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Student journalists face the challenge of reporting on asylum

News Stories, 27 December 2005

© UNHCR/S.O'Brien
Irish journalism student Tara Finglas (left), winner of UNHCR Ireland's asylum reporting competition (2005), receives her award from UNHCR's Representative to Ireland, Pia Prytz Phiri.

DUBLIN, Ireland, December 27 (UNHCR) As a prize for winning an asylum reporting competition among journalism schools in Ireland, UNHCR's Representation in Dublin sent a student journalist to Romania to witness developments in refugee protection on the borders of the European Union.

In a joint initiative of the UNHCR offices in Ireland and Romania, the winner visited Bucharest to see developments in the Romanian asylum system and was invited to write an article for UNHCR's website.

The winner, Tara Finglas, a 22 year-old student from the Institute of Technology in Dublin, has just completed her graduate level course in journalism.

She was awarded first place in the competition for her article on the myths that surround asylum and refugees in Ireland. The competition was open to students in Ireland's media schools.

Through the competition, which ran over the summer, UNHCR hoped to promote good journalism on refugee issues among student journalists in Ireland. For Finglas, winning the competition added another dimension to her knowledge of refugees.

"Eastern Europe is going through a lot of change. It's undergoing reconstruction both socially and economically, so the chance to see for myself how Romania is dealing with asylum issues was interesting," said Finglas on her return from Romania.

Fresh from graduating, Finglas hopes to publish her article in a national newspaper, and to freelance for the time being. With an interest in human rights and development issues she had set her sights on a career as a foreign correspondent when she entered the competition.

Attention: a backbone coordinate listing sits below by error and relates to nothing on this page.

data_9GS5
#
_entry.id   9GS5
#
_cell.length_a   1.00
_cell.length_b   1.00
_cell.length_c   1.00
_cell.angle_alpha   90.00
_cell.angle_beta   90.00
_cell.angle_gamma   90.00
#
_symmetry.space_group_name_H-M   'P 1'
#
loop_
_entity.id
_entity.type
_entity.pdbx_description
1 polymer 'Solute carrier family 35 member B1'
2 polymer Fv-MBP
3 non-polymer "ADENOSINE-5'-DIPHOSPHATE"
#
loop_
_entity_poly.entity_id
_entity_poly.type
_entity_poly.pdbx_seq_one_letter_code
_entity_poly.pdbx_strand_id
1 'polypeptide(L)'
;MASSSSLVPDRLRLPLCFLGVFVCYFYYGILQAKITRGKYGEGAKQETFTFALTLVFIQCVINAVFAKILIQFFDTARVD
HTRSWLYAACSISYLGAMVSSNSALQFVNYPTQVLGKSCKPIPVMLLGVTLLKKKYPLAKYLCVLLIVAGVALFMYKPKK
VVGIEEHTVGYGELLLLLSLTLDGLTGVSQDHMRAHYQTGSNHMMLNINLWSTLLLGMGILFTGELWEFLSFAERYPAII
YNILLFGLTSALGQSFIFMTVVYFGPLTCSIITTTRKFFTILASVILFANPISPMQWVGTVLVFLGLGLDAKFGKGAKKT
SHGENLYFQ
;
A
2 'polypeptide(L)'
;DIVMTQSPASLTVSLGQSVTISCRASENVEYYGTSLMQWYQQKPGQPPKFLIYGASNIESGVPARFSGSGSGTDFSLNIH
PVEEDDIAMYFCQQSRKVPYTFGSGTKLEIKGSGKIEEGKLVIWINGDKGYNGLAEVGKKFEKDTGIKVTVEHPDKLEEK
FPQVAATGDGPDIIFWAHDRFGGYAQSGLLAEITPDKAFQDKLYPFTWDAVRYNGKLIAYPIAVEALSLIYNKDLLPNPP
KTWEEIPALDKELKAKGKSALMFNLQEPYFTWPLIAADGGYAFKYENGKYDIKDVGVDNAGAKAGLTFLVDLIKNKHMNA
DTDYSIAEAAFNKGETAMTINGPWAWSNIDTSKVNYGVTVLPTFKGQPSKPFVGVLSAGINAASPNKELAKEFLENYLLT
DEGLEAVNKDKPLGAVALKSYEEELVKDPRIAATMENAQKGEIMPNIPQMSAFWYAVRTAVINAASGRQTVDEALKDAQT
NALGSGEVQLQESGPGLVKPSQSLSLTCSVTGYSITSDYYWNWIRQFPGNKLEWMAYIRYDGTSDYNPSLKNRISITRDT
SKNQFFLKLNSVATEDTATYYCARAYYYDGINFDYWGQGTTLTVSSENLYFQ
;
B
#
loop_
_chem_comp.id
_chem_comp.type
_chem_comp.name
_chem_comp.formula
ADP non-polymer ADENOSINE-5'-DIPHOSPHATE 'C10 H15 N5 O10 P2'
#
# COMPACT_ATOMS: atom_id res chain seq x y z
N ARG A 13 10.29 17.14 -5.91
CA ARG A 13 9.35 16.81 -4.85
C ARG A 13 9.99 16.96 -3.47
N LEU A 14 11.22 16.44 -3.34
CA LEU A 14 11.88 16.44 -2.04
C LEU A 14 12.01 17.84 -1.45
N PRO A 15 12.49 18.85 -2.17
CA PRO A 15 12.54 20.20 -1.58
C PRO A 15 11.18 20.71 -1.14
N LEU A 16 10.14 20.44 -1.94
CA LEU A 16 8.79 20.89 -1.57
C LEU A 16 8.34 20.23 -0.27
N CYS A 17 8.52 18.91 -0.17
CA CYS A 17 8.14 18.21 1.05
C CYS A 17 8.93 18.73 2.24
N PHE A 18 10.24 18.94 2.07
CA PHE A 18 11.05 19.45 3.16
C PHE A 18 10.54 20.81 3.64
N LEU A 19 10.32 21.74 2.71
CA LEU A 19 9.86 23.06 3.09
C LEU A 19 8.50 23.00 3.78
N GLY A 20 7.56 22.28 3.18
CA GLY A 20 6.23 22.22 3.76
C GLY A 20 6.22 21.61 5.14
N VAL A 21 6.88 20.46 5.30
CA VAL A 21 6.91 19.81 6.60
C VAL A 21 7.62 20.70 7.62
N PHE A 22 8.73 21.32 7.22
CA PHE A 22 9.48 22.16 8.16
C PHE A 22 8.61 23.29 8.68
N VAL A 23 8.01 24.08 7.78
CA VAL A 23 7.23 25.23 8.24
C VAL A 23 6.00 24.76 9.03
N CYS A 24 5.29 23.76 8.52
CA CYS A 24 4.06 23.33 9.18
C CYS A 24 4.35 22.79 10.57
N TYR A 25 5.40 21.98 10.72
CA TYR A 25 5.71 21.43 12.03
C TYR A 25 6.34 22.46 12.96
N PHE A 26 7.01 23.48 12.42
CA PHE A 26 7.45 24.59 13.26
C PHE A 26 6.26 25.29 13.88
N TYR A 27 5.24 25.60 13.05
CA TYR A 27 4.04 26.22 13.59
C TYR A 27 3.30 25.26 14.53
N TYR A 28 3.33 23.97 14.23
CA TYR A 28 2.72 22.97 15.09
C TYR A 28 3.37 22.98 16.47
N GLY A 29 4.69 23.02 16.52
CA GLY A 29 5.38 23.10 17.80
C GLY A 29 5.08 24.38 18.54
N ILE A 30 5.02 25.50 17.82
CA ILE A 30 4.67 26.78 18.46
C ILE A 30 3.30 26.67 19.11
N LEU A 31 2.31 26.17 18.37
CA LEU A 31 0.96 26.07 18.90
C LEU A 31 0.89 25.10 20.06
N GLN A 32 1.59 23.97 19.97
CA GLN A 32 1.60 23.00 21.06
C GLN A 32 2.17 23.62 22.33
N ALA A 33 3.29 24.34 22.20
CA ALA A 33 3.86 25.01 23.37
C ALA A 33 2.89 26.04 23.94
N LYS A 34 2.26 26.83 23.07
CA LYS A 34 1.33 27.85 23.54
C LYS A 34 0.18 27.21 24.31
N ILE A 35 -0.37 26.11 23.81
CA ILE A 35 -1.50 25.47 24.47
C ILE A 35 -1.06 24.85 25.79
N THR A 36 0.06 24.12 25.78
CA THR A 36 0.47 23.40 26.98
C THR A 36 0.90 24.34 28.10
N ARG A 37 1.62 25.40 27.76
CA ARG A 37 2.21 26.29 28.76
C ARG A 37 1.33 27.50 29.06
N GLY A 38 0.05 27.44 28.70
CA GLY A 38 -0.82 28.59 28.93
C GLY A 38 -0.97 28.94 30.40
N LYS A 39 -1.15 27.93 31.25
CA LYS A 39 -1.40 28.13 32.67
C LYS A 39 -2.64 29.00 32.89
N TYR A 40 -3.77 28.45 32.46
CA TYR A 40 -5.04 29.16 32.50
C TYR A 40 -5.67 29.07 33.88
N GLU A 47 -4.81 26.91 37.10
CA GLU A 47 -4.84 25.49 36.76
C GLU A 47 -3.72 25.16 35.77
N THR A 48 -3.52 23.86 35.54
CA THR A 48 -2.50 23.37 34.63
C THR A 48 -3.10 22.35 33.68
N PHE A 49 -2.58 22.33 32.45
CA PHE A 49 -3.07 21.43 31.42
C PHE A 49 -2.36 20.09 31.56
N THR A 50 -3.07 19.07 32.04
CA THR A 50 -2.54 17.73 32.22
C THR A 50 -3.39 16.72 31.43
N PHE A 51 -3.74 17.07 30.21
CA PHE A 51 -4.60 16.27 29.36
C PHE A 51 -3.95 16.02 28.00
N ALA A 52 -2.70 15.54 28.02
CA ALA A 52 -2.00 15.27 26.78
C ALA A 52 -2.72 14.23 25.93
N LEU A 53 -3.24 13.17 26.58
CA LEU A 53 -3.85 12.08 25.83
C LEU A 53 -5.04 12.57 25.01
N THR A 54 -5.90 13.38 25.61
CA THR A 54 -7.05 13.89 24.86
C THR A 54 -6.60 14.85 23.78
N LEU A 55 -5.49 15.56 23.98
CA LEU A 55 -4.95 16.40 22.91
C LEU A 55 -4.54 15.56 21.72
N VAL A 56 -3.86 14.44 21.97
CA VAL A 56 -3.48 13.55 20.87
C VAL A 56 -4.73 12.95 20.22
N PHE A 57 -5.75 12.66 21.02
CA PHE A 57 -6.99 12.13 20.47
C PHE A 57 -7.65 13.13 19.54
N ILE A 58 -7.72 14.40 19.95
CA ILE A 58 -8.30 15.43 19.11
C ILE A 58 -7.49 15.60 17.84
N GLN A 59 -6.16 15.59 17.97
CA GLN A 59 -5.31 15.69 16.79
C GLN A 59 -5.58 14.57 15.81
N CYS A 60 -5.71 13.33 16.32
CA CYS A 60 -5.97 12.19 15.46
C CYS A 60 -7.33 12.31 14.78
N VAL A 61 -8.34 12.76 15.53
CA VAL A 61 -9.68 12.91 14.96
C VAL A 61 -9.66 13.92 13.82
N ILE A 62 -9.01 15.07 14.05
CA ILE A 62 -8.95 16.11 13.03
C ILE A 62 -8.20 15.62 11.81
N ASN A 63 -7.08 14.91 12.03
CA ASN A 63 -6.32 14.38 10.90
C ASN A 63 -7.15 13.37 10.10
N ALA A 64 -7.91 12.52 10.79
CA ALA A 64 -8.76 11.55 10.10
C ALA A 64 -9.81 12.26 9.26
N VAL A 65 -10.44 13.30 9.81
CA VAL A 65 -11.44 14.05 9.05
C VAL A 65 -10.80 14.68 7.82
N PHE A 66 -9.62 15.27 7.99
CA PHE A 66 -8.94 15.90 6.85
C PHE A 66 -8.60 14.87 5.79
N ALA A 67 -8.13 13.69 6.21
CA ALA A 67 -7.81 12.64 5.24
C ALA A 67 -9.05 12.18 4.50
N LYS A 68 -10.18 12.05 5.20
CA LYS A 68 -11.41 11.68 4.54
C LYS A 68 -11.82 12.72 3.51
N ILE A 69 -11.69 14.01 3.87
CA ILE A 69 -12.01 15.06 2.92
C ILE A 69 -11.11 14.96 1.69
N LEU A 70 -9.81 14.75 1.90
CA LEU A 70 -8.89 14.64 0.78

"The chance to be on the ground with officials from the UNHCR gave me a terrific insight into how their work impacts on people," said Finglas. "We see the UN and UNHCR on television talking about their projects but going to Romania to visit asylum and refugee centres, and talking to both staff and asylum seekers personalized the asylum system," she added.

Finglas was particularly struck by her experience of meeting refugees in Romania.

"Sometimes people are afraid to approach refugees. But when I visited the reception centres in Bucharest I discovered how open refugees are speaking with you. Despite coping with personal trauma, I met refugees who were eager to tell me about themselves, and they were curious to know where I had come from. Most of all, I found that refugees want you to listen to their stories. They are not just another number or name, they are real people," Finglas said.

Questioning media practice in Ireland and elsewhere, Finglas believes there is a responsibility to report on the situation of refugees. "A lot of humanitarian stories are sometimes discarded from the newswire. There are nine million refugees worldwide and millions of others displaced in their own countries and many are simply forgotten by us," said Finglas. "Every night we see people starving or fleeing from their homes on news bulletins. Visiting Romania made these people and their stories ever more real and poignant to me."

Finglas said the issues surrounding refugees and asylum seekers are complex but writing the article gave her an insight into the situation.

"The Irish media has a love-hate relation with refugees and asylum seekers, with alarmist articles sometimes overshadowing positive stories," she said.

Finglas believes reporting by the Irish media on refugees needs to change with more emphasis placed on the refugees themselves.

"Some journalists concentrate on policies, whether government or NGO, rather than the actual people. I think the Irish public would like to hear direct personal accounts of what it is like to be a refugee, rather hear that refugees are people to be feared. A lot of refugees are people we know like the physicist Albert Einstein and today the singer Katie Melua," said Finglas.

UNHCR's Asylum Reporting Competition was originally conceived as a follow-on activity to a guide on good practice for reporting on asylum issues drafted by UNHCR's Representation in Ireland, the National Union of Journalists (Ireland), the National Consultative Committee on Racism & Interculturalism and the Irish Refugee Council in 2004.

UNHCR's Representative to Ireland, Pia Prytz Phiri, said the stories in the competition all showed a great empathy for refugees, which made her hopeful of seeing fair journalism on refugee issues in Ireland in the future.

"The idea was to try to engage students and young journalists, to give them an interest in refugees and the language they need to report on asylum. Asylum is a complex issue and it has been politicized in Europe and elsewhere," said Prytz Phiri.